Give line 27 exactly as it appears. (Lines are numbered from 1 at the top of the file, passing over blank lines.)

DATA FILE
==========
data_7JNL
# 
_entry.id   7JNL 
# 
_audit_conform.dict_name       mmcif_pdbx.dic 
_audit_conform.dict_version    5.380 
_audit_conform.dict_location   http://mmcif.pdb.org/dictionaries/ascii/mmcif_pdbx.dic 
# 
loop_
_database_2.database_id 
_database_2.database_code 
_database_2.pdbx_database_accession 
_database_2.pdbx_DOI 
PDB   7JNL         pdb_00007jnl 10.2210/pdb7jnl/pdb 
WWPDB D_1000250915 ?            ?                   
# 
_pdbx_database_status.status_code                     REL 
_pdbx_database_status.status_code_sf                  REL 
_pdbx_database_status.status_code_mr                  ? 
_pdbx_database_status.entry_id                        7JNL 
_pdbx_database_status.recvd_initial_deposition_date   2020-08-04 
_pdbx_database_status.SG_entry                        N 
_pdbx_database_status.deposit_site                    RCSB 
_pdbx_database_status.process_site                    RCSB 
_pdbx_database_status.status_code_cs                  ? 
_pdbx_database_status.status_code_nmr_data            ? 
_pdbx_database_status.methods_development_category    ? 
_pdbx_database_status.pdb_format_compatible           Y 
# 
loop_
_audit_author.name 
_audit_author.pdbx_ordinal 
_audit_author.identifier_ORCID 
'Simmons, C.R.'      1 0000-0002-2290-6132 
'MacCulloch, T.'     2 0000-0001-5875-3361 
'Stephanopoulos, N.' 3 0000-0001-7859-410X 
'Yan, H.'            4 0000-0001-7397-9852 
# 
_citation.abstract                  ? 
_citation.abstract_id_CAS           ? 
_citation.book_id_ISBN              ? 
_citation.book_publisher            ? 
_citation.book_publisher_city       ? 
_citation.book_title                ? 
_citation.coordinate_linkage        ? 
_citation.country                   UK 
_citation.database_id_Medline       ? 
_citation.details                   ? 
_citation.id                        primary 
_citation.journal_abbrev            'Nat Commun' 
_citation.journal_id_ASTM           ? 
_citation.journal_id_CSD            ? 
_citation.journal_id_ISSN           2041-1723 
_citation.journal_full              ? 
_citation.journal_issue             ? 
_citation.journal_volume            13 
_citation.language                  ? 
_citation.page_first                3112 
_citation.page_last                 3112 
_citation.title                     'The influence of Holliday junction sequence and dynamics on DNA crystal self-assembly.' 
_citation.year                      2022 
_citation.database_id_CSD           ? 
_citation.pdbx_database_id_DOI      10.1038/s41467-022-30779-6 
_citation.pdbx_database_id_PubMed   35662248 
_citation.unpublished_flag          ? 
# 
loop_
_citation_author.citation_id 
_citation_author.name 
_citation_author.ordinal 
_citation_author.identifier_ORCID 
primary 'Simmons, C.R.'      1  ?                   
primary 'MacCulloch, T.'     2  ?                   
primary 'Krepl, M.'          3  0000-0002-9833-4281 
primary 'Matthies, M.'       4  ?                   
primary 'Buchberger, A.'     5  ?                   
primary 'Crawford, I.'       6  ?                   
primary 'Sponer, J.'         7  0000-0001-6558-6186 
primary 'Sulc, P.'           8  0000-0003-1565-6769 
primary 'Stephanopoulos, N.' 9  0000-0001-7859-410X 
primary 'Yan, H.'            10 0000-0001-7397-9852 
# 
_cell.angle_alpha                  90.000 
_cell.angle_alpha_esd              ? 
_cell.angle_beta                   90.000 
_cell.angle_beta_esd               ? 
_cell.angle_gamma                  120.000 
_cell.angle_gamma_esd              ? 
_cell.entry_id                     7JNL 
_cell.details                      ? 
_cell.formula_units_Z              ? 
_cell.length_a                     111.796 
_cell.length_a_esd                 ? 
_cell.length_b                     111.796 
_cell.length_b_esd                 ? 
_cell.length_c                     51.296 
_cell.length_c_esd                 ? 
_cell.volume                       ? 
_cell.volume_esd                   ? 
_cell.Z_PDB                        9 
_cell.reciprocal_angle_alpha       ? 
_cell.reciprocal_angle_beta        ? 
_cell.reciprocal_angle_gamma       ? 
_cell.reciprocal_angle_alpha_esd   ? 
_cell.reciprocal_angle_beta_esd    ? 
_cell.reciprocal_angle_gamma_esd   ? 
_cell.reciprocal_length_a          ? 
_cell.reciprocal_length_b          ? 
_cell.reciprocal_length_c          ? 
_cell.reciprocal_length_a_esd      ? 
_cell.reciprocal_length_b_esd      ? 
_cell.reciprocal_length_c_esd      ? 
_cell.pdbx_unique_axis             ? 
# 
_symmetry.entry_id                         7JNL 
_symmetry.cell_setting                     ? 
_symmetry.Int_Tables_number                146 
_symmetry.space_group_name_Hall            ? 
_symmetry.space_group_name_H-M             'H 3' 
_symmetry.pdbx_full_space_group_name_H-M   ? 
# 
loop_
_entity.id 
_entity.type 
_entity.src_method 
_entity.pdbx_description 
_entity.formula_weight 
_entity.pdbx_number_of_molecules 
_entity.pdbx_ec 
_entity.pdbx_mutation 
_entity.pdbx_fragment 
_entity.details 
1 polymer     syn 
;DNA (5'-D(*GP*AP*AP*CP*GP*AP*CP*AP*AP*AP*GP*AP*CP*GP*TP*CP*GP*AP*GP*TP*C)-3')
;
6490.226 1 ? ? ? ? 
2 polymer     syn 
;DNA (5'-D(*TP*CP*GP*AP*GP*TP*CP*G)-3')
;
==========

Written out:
_pdbx_database_status.methods_development_category    ? 